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Equity Release - Frequently Asked Questions

What is an equity release mortgage?

There are two main types of equity release schemes in which equity can be released from your home: a home reversion plan and a lifetime mortgage.

Home Reversion plan - In its basic form, all or part of your home is sold to a private company or a group of investors, and in return you will receive a cash lump sum, an income or both.  You can remain in the house rent-free or for a nominal monthly rent, for the rest of your life.  When the property is sold, usually after your death or when you move to alternative accommodation, the investors receive the proceeds of sale, depending on the percentage share of the property you sold to them.

Lifetime Mortgage Scheme - With a lifetime mortgage you borrow money against the value of your home. The money released could provide an income, a lump sum, or both.  The loan does not have to be repaid until you die or move to alternative accommodation.

The most usual form of lifetime mortgage is a Roll-up scheme. Under such a scheme interest, usually at a fixed rate, is compounded monthly and ‘rolled up’ and added to the outstanding loan.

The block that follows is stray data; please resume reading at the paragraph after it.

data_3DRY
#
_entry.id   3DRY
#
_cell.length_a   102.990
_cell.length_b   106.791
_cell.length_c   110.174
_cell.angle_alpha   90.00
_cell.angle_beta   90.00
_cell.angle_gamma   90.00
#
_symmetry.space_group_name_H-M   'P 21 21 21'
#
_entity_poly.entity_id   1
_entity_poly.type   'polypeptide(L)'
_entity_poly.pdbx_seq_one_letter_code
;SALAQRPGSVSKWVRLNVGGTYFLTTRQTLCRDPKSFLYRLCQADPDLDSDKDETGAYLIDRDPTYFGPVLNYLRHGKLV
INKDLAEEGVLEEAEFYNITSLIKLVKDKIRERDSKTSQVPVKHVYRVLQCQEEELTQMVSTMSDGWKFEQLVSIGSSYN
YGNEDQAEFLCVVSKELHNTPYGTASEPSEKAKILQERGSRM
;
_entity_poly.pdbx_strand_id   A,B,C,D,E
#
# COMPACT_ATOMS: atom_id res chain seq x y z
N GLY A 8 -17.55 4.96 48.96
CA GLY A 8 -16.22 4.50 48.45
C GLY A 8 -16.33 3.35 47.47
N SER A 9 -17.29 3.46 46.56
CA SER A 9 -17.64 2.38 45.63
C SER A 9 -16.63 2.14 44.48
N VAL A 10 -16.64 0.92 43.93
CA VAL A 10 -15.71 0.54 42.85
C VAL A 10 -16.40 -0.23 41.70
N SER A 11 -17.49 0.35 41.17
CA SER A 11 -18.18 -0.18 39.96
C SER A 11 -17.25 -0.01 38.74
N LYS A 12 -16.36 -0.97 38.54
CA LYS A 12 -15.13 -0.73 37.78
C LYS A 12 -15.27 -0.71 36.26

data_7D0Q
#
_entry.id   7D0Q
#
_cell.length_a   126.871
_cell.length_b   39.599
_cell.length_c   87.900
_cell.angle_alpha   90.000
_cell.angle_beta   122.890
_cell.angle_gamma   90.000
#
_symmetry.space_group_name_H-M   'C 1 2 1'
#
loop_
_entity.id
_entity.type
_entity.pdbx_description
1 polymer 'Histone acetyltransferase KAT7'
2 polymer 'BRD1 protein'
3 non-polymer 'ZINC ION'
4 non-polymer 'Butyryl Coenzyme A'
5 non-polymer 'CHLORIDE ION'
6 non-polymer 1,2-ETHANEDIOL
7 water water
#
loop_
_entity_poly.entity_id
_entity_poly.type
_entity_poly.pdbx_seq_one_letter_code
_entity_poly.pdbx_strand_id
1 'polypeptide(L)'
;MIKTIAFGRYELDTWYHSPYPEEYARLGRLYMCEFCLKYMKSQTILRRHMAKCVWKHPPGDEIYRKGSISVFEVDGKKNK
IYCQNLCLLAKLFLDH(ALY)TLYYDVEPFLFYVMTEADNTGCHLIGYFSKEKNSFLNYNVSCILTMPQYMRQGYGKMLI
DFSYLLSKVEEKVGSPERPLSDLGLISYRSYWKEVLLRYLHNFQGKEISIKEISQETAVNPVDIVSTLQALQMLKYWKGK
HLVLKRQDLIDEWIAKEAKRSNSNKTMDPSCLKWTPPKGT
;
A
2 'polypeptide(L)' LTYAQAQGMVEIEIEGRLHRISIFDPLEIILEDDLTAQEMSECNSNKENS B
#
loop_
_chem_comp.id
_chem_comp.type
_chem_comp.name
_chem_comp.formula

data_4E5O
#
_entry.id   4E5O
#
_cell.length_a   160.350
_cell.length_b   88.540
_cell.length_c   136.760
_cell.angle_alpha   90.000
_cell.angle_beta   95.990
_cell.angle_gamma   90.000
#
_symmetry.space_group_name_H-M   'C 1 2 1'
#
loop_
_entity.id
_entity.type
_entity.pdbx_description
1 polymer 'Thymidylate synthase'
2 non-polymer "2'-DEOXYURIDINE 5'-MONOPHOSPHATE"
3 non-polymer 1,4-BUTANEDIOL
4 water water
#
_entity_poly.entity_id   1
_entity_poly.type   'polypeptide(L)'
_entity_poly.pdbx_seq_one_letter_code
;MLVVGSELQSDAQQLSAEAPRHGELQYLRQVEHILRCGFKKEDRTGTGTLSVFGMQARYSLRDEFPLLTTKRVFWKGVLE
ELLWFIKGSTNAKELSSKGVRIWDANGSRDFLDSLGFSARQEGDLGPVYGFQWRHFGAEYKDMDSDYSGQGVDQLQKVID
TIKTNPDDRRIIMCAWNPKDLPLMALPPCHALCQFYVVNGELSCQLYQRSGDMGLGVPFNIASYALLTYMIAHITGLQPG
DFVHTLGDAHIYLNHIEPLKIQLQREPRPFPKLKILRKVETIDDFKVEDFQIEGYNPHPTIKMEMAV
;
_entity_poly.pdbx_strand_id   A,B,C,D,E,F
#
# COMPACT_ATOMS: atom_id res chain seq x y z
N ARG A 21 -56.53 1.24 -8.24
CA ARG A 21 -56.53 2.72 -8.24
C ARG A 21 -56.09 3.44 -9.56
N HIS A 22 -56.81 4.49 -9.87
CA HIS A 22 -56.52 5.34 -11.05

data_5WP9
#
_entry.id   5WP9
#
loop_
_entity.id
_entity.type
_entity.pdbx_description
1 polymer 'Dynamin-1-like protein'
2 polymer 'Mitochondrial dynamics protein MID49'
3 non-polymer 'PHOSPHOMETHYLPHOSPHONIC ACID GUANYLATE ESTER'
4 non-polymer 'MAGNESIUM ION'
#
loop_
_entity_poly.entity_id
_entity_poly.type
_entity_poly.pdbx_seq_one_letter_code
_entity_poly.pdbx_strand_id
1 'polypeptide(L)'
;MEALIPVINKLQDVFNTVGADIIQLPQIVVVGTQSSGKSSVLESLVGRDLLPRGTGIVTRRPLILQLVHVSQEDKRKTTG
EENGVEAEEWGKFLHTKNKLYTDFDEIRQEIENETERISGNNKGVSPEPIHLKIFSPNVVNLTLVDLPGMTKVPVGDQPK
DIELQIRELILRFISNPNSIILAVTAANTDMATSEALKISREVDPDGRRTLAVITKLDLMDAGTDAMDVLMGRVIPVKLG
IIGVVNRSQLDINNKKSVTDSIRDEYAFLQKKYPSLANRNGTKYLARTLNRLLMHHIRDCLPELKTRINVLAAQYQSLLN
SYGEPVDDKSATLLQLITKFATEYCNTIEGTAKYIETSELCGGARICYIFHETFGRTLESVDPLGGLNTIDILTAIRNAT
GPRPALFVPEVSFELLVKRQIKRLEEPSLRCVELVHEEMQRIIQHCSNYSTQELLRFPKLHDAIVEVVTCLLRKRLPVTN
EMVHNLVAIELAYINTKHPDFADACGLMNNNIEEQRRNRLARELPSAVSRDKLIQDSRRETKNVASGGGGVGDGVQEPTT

It is important that you seek advice from an Independent Financial Advisor on which product is suitable for your needs. There are a large number of products on the market and as solicitors we are not able to offer you this advice.

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Do I make any monthly payments?

One of the attractions of an equity release plan is that there are usually no monthly payments.

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What is SHIP?

SHIP is short for Safe Homes Income Plans. This is a code of conduct which many lenders in this area are signed up to. It is advisable that you look for a product which is SHIP compliant.

If your lender is signed up to SHIP then they will have to abide by certain minimum standards in terms of the advice they give to you and the terms of their products.

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What happens when I die or vacate the property?

An equity release mortgage is usually repayable when you die or vacate the property for an extended period of time (such as entering long term care).

If you live in the property with a partner then, provided they are also owners of the property and a party to the mortgage, the property will only need to be sold when both of you have died or vacated.

If your partner is not an owner of the property then they will need to vacate the property when it is sold. This should be discussed with your Independent Financial Advisor when discussing the potential products available.

If you would like to discuss a potential matter or would like any further information then please contact one of our team using the details shown on this page.

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